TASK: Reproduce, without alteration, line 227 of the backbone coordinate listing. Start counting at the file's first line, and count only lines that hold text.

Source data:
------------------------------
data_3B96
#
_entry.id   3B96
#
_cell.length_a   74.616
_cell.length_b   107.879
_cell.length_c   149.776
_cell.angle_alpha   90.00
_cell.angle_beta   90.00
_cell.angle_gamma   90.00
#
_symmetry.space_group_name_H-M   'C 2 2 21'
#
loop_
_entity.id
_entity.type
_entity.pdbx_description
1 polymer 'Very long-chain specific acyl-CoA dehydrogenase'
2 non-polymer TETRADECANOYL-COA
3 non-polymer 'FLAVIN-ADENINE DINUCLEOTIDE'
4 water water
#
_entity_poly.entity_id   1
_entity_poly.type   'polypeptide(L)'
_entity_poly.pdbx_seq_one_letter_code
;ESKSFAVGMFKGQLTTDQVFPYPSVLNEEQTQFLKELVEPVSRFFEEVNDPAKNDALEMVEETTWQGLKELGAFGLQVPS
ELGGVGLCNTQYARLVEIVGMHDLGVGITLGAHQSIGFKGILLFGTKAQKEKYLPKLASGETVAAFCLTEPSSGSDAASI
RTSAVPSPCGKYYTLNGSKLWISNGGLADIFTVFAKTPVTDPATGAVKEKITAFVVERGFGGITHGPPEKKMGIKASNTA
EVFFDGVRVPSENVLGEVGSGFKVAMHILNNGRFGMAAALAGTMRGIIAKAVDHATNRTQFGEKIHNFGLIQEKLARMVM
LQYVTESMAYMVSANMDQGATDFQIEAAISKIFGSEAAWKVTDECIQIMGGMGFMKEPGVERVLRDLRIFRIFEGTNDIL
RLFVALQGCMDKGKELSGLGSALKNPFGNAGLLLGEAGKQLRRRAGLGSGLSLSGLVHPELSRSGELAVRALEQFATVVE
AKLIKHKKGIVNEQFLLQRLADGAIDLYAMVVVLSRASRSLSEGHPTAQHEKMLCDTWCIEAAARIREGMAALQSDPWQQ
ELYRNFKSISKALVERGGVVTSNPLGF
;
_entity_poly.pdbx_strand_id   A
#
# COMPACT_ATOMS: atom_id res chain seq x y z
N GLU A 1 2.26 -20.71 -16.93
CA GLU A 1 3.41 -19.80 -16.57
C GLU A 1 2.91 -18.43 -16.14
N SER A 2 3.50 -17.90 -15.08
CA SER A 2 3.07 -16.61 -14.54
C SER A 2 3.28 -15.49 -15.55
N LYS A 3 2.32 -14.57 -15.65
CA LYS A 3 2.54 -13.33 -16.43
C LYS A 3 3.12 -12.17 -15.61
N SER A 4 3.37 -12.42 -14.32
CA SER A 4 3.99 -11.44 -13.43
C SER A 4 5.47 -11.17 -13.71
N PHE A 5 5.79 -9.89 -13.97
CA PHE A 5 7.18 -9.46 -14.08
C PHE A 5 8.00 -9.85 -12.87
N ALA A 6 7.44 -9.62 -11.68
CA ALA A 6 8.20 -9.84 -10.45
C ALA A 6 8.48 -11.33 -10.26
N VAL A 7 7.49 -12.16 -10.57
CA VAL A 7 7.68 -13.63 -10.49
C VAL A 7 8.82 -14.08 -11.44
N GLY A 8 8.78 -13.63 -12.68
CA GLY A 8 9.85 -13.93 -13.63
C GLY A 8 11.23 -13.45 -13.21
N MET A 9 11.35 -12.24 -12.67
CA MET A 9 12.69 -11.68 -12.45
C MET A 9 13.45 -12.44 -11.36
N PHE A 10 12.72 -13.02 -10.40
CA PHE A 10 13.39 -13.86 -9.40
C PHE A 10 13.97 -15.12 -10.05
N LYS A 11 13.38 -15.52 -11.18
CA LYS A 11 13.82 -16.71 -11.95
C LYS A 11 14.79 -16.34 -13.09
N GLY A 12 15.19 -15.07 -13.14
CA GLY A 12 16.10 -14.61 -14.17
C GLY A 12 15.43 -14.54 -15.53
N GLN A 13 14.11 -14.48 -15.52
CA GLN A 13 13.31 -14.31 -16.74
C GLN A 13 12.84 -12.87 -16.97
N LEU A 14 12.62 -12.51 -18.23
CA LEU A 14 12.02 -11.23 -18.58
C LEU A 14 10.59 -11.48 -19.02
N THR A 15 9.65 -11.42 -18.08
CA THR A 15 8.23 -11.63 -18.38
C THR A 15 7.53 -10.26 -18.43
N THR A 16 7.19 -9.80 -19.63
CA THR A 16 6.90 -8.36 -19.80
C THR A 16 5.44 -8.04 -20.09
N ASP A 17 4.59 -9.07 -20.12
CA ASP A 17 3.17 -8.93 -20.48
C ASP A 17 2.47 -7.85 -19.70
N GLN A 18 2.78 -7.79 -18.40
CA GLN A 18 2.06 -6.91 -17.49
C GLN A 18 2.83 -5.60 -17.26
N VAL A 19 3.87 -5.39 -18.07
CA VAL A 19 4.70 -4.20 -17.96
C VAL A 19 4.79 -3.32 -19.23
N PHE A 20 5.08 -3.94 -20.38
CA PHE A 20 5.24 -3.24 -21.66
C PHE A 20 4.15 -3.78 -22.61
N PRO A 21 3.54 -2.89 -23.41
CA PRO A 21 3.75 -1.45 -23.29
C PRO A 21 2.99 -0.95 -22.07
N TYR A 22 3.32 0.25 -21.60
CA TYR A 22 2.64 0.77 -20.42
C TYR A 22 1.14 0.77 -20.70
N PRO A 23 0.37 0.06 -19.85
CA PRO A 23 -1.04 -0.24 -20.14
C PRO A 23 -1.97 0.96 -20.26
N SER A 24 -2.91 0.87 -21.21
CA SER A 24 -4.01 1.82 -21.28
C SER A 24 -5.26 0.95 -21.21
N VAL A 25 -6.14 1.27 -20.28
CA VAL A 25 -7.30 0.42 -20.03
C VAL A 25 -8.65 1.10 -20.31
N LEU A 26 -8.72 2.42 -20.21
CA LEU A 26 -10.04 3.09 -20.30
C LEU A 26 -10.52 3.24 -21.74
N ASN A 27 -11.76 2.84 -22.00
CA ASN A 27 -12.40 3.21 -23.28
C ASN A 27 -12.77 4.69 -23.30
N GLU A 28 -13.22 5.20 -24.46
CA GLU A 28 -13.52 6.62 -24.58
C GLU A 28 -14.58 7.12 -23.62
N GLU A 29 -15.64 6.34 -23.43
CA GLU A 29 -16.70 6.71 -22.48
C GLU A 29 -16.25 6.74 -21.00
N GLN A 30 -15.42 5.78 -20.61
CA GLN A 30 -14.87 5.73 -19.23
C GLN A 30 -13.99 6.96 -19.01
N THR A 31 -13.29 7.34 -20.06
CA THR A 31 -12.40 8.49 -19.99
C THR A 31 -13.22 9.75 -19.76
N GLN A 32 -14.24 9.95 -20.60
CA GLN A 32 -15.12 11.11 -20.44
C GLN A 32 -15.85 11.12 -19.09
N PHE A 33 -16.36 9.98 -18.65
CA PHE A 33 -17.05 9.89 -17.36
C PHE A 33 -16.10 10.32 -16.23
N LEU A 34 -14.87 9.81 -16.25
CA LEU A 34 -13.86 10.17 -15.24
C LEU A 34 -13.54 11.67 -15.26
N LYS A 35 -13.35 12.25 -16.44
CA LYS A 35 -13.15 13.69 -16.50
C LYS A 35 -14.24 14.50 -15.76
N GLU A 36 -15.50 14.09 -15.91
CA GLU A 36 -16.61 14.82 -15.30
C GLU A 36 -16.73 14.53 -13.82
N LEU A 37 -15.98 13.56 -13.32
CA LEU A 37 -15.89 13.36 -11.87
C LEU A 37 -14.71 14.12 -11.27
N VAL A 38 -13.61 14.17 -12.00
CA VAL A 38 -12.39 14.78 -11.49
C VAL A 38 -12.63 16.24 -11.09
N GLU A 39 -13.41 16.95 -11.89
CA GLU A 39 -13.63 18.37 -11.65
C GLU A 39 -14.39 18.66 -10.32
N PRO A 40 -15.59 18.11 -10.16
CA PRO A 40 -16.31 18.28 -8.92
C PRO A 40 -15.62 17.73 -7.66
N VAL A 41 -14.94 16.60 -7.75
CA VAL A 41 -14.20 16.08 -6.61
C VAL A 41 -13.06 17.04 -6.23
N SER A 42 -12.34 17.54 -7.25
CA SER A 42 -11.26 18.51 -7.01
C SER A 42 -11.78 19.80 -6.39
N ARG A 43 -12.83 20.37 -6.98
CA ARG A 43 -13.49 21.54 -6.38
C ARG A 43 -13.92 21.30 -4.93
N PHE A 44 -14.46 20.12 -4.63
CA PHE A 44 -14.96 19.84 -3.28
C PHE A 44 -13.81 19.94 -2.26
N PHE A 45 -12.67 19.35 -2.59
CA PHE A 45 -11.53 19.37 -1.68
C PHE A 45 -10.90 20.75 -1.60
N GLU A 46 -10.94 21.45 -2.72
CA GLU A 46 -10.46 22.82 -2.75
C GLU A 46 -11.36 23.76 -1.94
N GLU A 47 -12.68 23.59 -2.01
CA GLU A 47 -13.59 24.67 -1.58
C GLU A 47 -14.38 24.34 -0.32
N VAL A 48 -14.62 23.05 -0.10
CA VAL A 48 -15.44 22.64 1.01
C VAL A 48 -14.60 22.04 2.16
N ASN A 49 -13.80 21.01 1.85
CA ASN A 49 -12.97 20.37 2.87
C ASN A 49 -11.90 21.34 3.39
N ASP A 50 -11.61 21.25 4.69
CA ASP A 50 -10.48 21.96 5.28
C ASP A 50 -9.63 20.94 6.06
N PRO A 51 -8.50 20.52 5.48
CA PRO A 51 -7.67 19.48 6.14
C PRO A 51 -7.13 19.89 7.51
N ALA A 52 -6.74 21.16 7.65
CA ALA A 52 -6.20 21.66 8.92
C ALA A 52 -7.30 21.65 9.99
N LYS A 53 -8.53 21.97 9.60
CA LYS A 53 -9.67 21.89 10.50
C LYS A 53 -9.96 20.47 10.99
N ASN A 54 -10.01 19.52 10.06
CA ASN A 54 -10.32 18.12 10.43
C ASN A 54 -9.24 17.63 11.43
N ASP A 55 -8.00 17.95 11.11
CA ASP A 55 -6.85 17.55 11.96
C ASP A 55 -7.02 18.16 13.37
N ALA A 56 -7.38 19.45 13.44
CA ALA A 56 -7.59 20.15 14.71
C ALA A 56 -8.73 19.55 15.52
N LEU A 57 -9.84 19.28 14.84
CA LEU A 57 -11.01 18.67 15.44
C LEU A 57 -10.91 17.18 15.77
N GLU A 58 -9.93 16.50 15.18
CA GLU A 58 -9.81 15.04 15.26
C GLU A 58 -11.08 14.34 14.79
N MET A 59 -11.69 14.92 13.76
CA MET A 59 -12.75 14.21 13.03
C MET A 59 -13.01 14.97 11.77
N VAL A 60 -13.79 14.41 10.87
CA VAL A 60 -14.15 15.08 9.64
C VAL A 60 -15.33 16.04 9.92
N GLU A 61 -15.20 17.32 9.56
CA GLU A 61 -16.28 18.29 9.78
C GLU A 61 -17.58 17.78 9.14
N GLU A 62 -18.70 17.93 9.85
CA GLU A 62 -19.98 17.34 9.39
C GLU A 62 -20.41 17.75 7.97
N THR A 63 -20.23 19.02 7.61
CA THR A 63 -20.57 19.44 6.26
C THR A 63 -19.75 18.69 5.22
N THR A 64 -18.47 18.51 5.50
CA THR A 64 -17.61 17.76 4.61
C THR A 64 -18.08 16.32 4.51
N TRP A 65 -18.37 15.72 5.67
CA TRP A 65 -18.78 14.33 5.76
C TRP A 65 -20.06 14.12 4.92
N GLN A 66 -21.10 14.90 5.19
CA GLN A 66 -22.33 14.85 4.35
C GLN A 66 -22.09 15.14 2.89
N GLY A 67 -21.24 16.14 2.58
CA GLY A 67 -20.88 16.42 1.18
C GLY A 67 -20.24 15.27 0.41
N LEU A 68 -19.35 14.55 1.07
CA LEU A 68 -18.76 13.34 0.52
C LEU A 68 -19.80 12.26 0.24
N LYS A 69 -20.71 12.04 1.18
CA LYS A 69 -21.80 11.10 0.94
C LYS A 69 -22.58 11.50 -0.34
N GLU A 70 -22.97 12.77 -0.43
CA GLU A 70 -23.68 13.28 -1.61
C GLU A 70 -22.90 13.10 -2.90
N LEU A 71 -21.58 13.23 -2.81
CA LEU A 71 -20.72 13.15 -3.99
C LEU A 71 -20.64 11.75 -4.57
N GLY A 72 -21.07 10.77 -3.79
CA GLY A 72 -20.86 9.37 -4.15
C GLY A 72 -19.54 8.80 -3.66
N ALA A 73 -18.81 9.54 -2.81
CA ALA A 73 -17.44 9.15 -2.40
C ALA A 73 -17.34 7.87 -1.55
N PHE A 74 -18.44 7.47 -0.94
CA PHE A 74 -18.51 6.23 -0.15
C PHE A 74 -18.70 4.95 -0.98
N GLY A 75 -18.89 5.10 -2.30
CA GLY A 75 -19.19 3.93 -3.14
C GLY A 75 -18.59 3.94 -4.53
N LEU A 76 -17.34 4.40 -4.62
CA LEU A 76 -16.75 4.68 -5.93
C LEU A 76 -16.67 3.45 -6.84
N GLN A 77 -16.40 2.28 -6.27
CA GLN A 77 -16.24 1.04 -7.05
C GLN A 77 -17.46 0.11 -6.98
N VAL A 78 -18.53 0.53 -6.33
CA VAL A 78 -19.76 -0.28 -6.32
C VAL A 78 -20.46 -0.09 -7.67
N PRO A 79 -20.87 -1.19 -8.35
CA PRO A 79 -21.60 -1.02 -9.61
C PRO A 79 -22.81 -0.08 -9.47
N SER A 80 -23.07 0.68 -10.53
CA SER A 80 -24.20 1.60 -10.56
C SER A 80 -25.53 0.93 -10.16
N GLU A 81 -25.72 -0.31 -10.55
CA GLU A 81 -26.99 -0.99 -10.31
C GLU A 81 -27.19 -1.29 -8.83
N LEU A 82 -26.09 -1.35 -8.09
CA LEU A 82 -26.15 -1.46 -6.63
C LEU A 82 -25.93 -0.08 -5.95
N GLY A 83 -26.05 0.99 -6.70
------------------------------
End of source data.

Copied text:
N THR A 64 -18.47 18.51 5.50